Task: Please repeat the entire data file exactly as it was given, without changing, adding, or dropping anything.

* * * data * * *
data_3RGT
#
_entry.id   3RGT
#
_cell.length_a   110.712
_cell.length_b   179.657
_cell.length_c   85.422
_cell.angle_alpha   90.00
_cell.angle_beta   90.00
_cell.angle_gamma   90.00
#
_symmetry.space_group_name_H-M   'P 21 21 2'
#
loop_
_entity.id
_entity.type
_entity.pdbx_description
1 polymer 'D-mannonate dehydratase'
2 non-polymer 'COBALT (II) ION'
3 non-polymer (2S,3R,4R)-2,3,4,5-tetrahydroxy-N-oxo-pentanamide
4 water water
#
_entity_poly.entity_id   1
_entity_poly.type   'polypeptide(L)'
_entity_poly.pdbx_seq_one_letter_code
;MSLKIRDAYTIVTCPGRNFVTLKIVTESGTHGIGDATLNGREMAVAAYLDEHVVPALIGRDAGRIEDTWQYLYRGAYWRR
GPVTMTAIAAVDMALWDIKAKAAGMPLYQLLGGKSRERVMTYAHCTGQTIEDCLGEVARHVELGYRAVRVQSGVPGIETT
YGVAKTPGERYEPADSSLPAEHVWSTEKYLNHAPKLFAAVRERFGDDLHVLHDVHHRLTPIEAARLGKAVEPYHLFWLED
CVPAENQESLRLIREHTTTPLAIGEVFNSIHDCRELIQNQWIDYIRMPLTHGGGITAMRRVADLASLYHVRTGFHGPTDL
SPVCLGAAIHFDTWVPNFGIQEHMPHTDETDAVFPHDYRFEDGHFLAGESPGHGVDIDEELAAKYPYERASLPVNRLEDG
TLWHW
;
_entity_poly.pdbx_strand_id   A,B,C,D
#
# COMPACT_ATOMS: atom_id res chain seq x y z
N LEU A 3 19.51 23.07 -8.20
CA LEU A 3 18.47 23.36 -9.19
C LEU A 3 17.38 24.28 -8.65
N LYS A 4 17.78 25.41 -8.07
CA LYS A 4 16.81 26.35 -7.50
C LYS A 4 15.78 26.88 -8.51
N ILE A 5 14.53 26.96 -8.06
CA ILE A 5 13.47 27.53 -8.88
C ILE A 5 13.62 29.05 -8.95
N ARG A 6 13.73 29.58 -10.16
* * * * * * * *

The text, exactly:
data_3RGT
#
_entry.id   3RGT
#
_cell.length_a   110.712
_cell.length_b   179.657
_cell.length_c   85.422
_cell.angle_alpha   90.00
_cell.angle_beta   90.00
_cell.angle_gamma   90.00
#
_symmetry.space_group_name_H-M   'P 21 21 2'
#
loop_
_entity.id
_entity.type
_entity.pdbx_description
1 polymer 'D-mannonate dehydratase'
2 non-polymer 'COBALT (II) ION'
3 non-polymer (2S,3R,4R)-2,3,4,5-tetrahydroxy-N-oxo-pentanamide
4 water water
#
_entity_poly.entity_id   1
_entity_poly.type   'polypeptide(L)'
_entity_poly.pdbx_seq_one_letter_code
;MSLKIRDAYTIVTCPGRNFVTLKIVTESGTHGIGDATLNGREMAVAAYLDEHVVPALIGRDAGRIEDTWQYLYRGAYWRR
GPVTMTAIAAVDMALWDIKAKAAGMPLYQLLGGKSRERVMTYAHCTGQTIEDCLGEVARHVELGYRAVRVQSGVPGIETT
YGVAKTPGERYEPADSSLPAEHVWSTEKYLNHAPKLFAAVRERFGDDLHVLHDVHHRLTPIEAARLGKAVEPYHLFWLED
CVPAENQESLRLIREHTTTPLAIGEVFNSIHDCRELIQNQWIDYIRMPLTHGGGITAMRRVADLASLYHVRTGFHGPTDL
SPVCLGAAIHFDTWVPNFGIQEHMPHTDETDAVFPHDYRFEDGHFLAGESPGHGVDIDEELAAKYPYERASLPVNRLEDG
TLWHW
;
_entity_poly.pdbx_strand_id   A,B,C,D
#
# COMPACT_ATOMS: atom_id res chain seq x y z
N LEU A 3 19.51 23.07 -8.20
CA LEU A 3 18.47 23.36 -9.19
C LEU A 3 17.38 24.28 -8.65
N LYS A 4 17.78 25.41 -8.07
CA LYS A 4 16.81 26.35 -7.50
C LYS A 4 15.78 26.88 -8.51
N ILE A 5 14.53 26.96 -8.06
CA ILE A 5 13.47 27.53 -8.88
C ILE A 5 13.62 29.05 -8.95
N ARG A 6 13.73 29.58 -10.16